2. Saves his soul from __________: 5:20
3. Covers a _______________ of sins: 5:21
The book of James is the only New Testament book addressed to the twelve tribes of Israel: 1:1
James uses several Old Testament characters to illustrate his message. Write the appropriate person's name next the cited verses:
- 2:21 ____________________
- 2:25 ____________________
- 5:17 ____________________
- 2:21 ____________________
- 5:11 ____________________
James also uses several natural/environmental examples to illustrate his message. Write those next to the cited verses:
- 1:6 _______________________________
- 1:10-11 ___________________________
- 3:5 _______________________________
- 3:11 ______________________________
- 3:12 ______________________________
- 3:18 ______________________________
- 5:7 _______________________________
- 5:17 ______________________________
Note the repetitions: "Faith without works is dead" in 2:17, 20, and 26. When the soul is separated from the body, the body decays. In a similar way, faith without works is dead. Faith justifies the man; works justify the faith.
Of the 108 total verses in James, 60 of these are commands for practical Christian living. Mark and study these commands.
Study the life of James, the half-brother of Jesus, who was the author of this letter. See the following references:
- Matthew 12:46-50
- John 2:12; 7:1-9
- Acts 1:14; 12:17; 15:13; 21:18-26
- 1 Corinthians 15:7
- Galatians 1:18-19; 2:1, 9-10
The teachings in James are similar to the content of the Sermon on the Mount given by Jesus. Complete the following chart:
Compare the two kinds of wisdom discussed in James 3:13-18:
Survey of the Books of 1 & 2 Peter
Introduction to 1 Peter
The basic theme of 1 Peter is the proper response of Christians to suffering. Peter knows that the readers will soon be facing more persecution than ever before. So, he endeavors to give them a divine perspective that will help them to endure the trials without wavering in their faith. They should not be surprised at their trials because the One they follow also suffered and died (2:21; 3:18; 4:1, 12-4).
Peter encourages them to conduct themselves courageously for the Person and work of Jesus Christ. Both their character and conduct must be above reproach. Having been born again to a living hope, they are to imitate Christ who called them. The fruit of that character will be conduct rooted in submission:
- citizens to government;
- servants to masters;
- wives to husbands;
- husbands to wives; and
- Christians to one another.
After adequately addressing the issue of submission, Peter goes on to discuss "the fiery trial which is to try you" (4:12). He encourages them to rejoice as partakers of the suffering of Christ. That response to life is truly the climax of one's submission to the hand of God working in all things in their lives.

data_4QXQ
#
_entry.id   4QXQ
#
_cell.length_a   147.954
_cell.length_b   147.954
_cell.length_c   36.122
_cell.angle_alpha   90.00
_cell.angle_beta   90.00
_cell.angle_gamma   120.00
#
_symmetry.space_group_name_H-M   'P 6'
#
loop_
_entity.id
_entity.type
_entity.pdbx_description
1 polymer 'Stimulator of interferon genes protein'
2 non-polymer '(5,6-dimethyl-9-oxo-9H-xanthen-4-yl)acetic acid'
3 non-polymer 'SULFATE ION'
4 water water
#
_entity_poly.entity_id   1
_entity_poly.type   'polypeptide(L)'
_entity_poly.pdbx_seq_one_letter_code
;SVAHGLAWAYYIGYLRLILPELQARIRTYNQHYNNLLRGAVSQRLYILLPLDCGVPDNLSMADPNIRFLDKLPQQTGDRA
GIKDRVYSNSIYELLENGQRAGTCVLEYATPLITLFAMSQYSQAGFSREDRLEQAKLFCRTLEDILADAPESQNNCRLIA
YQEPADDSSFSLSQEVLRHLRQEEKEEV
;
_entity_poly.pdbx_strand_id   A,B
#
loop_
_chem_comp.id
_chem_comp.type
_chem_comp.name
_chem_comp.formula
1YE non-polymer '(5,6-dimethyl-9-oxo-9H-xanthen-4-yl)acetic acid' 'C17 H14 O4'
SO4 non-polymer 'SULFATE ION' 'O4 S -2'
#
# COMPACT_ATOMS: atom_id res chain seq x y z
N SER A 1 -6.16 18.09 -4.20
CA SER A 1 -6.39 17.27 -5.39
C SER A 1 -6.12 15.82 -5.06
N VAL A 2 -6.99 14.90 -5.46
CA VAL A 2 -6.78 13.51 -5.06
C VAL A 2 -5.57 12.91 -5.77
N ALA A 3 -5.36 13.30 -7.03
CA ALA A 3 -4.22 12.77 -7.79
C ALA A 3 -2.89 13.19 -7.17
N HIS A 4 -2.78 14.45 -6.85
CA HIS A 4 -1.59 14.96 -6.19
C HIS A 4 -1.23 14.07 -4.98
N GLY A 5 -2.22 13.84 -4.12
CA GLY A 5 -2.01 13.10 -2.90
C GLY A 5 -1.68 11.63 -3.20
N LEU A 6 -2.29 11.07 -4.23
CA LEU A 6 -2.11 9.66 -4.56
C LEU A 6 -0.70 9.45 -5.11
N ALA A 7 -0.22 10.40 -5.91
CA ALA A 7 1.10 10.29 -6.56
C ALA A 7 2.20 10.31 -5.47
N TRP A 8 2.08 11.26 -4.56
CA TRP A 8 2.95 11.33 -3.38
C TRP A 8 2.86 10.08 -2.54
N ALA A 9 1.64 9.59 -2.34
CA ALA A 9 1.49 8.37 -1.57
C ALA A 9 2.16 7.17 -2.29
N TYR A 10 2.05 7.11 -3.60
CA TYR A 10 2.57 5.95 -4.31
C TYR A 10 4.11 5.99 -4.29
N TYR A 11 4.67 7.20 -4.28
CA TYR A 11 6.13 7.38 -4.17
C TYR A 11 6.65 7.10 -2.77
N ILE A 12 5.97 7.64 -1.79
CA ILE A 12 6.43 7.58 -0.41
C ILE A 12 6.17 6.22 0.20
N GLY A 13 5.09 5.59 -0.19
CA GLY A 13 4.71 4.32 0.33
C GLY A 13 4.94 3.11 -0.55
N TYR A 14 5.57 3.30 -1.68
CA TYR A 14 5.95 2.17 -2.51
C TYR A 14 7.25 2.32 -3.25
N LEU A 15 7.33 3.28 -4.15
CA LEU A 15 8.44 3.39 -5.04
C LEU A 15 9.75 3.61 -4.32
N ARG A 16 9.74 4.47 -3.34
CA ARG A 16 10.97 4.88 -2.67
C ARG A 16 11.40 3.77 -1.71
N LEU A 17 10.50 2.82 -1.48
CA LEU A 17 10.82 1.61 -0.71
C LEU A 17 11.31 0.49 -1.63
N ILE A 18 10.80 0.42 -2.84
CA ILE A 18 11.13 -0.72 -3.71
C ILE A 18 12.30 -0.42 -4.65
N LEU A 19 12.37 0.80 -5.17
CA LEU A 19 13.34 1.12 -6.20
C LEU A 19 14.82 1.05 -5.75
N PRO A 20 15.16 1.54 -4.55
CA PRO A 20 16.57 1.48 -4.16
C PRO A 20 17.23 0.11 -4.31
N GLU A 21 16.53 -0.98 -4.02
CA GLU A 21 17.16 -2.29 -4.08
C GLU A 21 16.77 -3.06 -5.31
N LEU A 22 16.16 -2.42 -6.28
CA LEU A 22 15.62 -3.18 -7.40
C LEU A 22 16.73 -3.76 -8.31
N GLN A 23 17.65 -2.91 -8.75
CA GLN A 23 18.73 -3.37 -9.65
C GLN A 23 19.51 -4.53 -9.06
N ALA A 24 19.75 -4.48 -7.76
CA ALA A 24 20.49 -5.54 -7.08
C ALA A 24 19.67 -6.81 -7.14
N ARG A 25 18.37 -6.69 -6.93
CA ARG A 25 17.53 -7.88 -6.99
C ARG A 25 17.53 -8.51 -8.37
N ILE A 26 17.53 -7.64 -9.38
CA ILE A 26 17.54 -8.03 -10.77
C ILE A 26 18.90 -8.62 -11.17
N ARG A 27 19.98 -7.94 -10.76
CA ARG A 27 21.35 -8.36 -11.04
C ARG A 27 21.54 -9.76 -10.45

The book of 1 Peter can be broken down or outlined into three distinct sections:
- The salvation of the believer.
- The submission of the believer.
- The suffering of the believer.
TO WHOM: Exiles being persecuted for their Christian faith.
PURPOSE: To warn of the danger of persecution from those outside of the Church.
KEY VERSE: 1 Peter 4:12-13 "Beloved, do not be surprised at the fiery trial when it comes upon you to test you, as though something strange were happening to you. But rejoice insofar as you share Christ's sufferings, that you may also rejoice and be glad when his glory is revealed."
LIFE AND MINISTRY PRINCIPLE: Response to persecution should be based on Scriptural principles.
MAIN CHARACTER: Peter
Part One: The Salvation of the Believer: 1:1-2:12
I. Greeting: 1:1-2
II. Reassurance in the facts of the Gospel: 1:3-12
A. Hope for the __________: 1:3, 4
1. The source of salvation: __________
2. The description of _______________ 1:3-5
B. Reassurance based on the benefits of suffering: 1:6-9
1. Joy in spite of trials: __________
2. The genuineness of faith results in praise, __________, and glory: 1:7
3. Rejoicing based on relationship to _________, not on outward circumstances: 1:8
4. The result of faith is salvation of the __________: 1:9
C. Anticipation in the past: 1:10-12
Part Two: The Submission of the Believer: 2:13-3:12
I. Sanctification of the believers: 1:13-2:12
A. Set hope on grace we receive at the revelation of ____________________: 1:13-17
1. Prepare your mind, be sober-minded: __________
2. Respond as obedient _______________, not according to former lusts: 1:14
3. Be __________, as He is __________: 1:15-16
4. Lead respectful, productive lives: __________
B. Reassurance based on _______________ 1:18-25
1. We are not redeemed with _______________ things: 1:18
2. We were redeemed with the precious __________ of Christ: 1:19-20
3. Assurance in times of suffering is based on our redeemed relationship with Him: __________
4. This assurance of redemption is based on His __________: 1:24-25
C. The Christian's response to suffering: 2:1-3:20
1. Put away __________, deceit, hypocrisy, envy, and slander: 2:1